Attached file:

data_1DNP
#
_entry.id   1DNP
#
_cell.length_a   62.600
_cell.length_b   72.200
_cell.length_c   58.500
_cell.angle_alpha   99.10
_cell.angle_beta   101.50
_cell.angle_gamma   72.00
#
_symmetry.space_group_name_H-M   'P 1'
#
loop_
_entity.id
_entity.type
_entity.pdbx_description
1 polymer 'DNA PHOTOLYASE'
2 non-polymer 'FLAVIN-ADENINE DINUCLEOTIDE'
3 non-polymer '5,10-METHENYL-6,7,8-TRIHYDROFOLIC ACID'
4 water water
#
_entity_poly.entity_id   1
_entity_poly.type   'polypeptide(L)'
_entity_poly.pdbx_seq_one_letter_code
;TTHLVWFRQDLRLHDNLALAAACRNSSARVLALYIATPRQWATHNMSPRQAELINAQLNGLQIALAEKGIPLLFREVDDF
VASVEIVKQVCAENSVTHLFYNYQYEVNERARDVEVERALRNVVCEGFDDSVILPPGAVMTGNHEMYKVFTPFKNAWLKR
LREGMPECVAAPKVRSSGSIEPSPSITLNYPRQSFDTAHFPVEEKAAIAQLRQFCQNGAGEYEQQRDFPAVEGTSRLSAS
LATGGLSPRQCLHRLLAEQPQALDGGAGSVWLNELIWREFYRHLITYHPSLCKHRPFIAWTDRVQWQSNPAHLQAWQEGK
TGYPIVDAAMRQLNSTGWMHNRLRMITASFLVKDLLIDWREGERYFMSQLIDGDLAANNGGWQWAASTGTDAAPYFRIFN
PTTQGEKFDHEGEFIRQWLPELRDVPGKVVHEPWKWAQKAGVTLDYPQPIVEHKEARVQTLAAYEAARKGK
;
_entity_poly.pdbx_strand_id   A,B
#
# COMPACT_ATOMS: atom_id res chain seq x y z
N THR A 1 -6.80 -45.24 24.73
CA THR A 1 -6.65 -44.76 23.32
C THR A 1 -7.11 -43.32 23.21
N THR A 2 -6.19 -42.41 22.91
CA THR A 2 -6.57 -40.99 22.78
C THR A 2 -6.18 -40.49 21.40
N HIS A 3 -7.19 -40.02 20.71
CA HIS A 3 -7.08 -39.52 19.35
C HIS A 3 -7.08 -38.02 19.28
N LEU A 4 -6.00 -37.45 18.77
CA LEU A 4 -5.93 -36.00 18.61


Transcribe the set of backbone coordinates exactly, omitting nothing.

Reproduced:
data_1DNP
#
_entry.id   1DNP
#
_cell.length_a   62.600
_cell.length_b   72.200
_cell.length_c   58.500
_cell.angle_alpha   99.10
_cell.angle_beta   101.50
_cell.angle_gamma   72.00
#
_symmetry.space_group_name_H-M   'P 1'
#
loop_
_entity.id
_entity.type
_entity.pdbx_description
1 polymer 'DNA PHOTOLYASE'
2 non-polymer 'FLAVIN-ADENINE DINUCLEOTIDE'
3 non-polymer '5,10-METHENYL-6,7,8-TRIHYDROFOLIC ACID'
4 water water
#
_entity_poly.entity_id   1
_entity_poly.type   'polypeptide(L)'
_entity_poly.pdbx_seq_one_letter_code
;TTHLVWFRQDLRLHDNLALAAACRNSSARVLALYIATPRQWATHNMSPRQAELINAQLNGLQIALAEKGIPLLFREVDDF
VASVEIVKQVCAENSVTHLFYNYQYEVNERARDVEVERALRNVVCEGFDDSVILPPGAVMTGNHEMYKVFTPFKNAWLKR
LREGMPECVAAPKVRSSGSIEPSPSITLNYPRQSFDTAHFPVEEKAAIAQLRQFCQNGAGEYEQQRDFPAVEGTSRLSAS
LATGGLSPRQCLHRLLAEQPQALDGGAGSVWLNELIWREFYRHLITYHPSLCKHRPFIAWTDRVQWQSNPAHLQAWQEGK
TGYPIVDAAMRQLNSTGWMHNRLRMITASFLVKDLLIDWREGERYFMSQLIDGDLAANNGGWQWAASTGTDAAPYFRIFN
PTTQGEKFDHEGEFIRQWLPELRDVPGKVVHEPWKWAQKAGVTLDYPQPIVEHKEARVQTLAAYEAARKGK
;
_entity_poly.pdbx_strand_id   A,B
#
# COMPACT_ATOMS: atom_id res chain seq x y z
N THR A 1 -6.80 -45.24 24.73
CA THR A 1 -6.65 -44.76 23.32
C THR A 1 -7.11 -43.32 23.21
N THR A 2 -6.19 -42.41 22.91
CA THR A 2 -6.57 -40.99 22.78
C THR A 2 -6.18 -40.49 21.40
N HIS A 3 -7.19 -40.02 20.71
CA HIS A 3 -7.08 -39.52 19.35
C HIS A 3 -7.08 -38.02 19.28
N LEU A 4 -6.00 -37.45 18.77
CA LEU A 4 -5.93 -36.00 18.61